The other two equally important elements in his philosophy are insurer relations and staff.

“I can go to a client and offer them a great deal with fabulous service but unless I can get a good package from an insurer that I rate, who I know will pay out at claim and deal with things realistically, it is useless.”

On the insurer side the positivity flows once again. Taylor confesses: “We are not the type that will screw the insurers to the ground on price.” That has paid dividends with each insurer having a dedicated team for Reich business. 

The broker also deals almost exclusively – it has access to Lloyd’s – with insurers in Manchester, placing all its business in the local market.

A Mancunian born and bred he is likewise energised by the city he loves which has “big” potential for insurance with the numerous building projects and growing local economy. “There is a buzz about the city centre and people are moving back in. It is a great place to be and is great for business.”

Reich was formed in 1943 by JJ Reich and its first success was based around the religious Jewish community in Manchester. Now some 40% of clients are in London and the South East. Taylor visits the capital at least once a month to see clients but all the back office work is done in Manchester. The broker services business across the UK and abroad, arranging property insurance in the likes of Germany, Switzerland and Monaco.

The net effect of this strategic approach to serving clients, insurers and supporting staff, has been growth. “We have built commercial through referrals,” he says. “Until five years ago we didn’t have any sales team at all, not even a sales manager or an outside agency.”

It also opened up a healthcare division in 2009 after headhunting two people from another company. Taylor admits this has been “hard going” but notes it has now reached £10m.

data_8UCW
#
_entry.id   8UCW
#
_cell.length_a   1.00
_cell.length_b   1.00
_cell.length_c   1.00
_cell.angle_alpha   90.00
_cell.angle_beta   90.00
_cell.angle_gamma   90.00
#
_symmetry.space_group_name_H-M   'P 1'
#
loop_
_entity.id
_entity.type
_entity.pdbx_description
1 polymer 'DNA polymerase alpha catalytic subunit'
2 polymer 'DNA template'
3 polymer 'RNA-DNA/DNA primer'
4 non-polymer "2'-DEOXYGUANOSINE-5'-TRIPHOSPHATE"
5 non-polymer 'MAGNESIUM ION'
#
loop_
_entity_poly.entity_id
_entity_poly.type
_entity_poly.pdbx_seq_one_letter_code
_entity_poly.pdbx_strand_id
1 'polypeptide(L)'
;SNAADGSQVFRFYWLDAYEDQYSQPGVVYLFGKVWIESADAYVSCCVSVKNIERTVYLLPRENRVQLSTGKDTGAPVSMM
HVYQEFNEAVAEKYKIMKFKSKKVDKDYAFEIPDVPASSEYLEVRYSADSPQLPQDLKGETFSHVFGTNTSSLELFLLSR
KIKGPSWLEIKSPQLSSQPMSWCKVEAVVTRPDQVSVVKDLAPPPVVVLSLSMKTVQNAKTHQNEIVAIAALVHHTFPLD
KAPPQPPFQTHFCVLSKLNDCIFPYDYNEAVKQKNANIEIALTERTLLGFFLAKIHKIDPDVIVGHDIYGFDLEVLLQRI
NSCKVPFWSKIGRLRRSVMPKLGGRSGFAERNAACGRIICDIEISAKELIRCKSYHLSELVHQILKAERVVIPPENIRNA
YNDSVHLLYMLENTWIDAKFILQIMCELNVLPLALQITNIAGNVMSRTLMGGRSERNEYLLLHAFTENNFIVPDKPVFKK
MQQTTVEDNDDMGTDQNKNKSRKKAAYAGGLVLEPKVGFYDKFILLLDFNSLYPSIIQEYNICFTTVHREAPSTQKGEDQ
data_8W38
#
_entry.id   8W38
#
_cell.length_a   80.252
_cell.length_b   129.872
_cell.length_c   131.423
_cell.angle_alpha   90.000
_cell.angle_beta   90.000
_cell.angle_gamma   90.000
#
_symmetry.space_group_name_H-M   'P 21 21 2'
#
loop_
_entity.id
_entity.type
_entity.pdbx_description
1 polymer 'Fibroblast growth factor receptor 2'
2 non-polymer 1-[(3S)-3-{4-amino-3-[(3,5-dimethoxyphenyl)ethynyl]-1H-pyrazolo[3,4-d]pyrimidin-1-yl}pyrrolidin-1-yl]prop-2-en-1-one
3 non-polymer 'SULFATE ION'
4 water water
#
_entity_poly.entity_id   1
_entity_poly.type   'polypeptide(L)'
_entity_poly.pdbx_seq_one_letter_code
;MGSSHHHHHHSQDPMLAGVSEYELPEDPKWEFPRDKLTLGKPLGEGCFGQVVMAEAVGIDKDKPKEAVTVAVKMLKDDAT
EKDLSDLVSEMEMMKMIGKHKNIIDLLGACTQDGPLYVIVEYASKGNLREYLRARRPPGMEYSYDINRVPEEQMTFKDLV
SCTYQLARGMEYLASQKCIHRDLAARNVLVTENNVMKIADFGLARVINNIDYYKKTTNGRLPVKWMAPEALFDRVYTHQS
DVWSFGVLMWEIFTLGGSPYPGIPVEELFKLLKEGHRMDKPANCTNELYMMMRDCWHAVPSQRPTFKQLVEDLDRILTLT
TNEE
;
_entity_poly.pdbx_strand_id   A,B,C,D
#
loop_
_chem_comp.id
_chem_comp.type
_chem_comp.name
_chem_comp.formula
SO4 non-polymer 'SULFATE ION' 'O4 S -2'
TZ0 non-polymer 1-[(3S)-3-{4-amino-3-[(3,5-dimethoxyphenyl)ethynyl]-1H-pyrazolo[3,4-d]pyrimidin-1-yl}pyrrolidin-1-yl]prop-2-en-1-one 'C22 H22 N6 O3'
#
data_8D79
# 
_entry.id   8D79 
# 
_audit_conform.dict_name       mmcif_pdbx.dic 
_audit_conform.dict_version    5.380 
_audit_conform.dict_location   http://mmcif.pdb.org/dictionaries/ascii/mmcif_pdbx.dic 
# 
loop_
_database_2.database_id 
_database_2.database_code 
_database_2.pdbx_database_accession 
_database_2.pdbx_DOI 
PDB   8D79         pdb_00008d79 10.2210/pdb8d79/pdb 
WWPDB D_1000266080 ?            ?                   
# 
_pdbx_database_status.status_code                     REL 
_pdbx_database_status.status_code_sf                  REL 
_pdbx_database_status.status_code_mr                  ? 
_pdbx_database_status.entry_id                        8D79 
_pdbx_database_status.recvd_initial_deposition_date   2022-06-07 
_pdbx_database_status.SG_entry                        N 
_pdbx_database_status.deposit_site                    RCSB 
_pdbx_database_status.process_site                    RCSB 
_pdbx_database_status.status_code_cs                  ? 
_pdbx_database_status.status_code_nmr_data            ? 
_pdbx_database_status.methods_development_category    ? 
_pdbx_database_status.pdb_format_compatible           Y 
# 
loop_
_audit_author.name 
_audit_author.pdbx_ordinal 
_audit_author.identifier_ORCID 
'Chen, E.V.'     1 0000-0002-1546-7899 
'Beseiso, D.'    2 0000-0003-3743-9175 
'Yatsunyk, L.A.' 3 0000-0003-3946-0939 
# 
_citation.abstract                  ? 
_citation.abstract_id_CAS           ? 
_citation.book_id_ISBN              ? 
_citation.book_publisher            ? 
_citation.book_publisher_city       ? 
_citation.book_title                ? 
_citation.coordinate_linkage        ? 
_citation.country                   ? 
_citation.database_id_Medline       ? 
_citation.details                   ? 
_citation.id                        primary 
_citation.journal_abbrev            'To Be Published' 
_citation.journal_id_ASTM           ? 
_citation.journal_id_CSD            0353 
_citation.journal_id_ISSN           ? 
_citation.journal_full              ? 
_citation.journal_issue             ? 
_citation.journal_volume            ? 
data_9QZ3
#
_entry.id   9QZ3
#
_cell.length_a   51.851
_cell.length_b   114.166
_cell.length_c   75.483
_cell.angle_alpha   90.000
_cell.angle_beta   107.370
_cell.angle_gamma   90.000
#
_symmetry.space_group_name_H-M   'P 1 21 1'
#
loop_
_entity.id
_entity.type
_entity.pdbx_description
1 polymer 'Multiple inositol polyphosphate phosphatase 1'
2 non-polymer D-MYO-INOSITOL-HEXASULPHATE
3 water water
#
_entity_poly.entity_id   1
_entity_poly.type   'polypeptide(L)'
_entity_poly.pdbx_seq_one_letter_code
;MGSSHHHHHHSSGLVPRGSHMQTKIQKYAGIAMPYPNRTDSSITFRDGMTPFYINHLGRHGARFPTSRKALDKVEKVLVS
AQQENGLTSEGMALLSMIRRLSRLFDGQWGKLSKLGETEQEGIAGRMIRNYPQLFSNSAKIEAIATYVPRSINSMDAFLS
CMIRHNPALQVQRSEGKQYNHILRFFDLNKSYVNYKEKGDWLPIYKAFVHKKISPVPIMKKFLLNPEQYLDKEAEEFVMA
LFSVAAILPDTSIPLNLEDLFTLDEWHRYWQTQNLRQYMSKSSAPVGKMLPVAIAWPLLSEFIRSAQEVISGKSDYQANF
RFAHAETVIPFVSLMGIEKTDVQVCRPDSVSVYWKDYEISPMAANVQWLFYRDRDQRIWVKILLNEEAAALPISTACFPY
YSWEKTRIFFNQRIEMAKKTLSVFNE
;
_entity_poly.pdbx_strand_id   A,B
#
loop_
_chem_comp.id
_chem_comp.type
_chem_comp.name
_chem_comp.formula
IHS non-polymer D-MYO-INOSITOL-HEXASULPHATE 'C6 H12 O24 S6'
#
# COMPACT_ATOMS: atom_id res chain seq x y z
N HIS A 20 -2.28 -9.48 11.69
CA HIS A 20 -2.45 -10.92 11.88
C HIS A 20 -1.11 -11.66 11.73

One-stop shop

Last year came the final piece of the jigsaw. In addition to Reich Insurance, Reich Healthcare and Reich Private Clients, the group now boasts Reich Chestnut. It bought a small business called Chestnut to focus on areas such as life, critical illness and key person insurance.

“We want to be able to offer a one-stop shop. Our aim is to do everything other than pensions and investments,” Taylor explains.

It is all a far cry from the property heavy provincial broker that Taylor arrived at in 2002 as a partner. It was his first job in broking.

“I had to learn broking. It is about client relationships. Clients buy from people. You have to provide superb service and be there for your clients.”

Prior to this he was a loss adjuster, having left a History and English degree at Manchester University because he found it boring.

When starting to consider his future career, insurance was top of the list. “I wanted to work in the claims department of an insurance company, I’ve no idea why,” he admits. After two years with Legal & General manning the phones and being the office junior, he decided the best job in claims was being a loss adjuster. After pursuing Mclarens for eight months they took him on in 1984. “Eventually they gave me a job and I got my first car, which was a Fiat Panda. It had one windscreen wiper. I was so proud and used to drive around dealing with small claims.”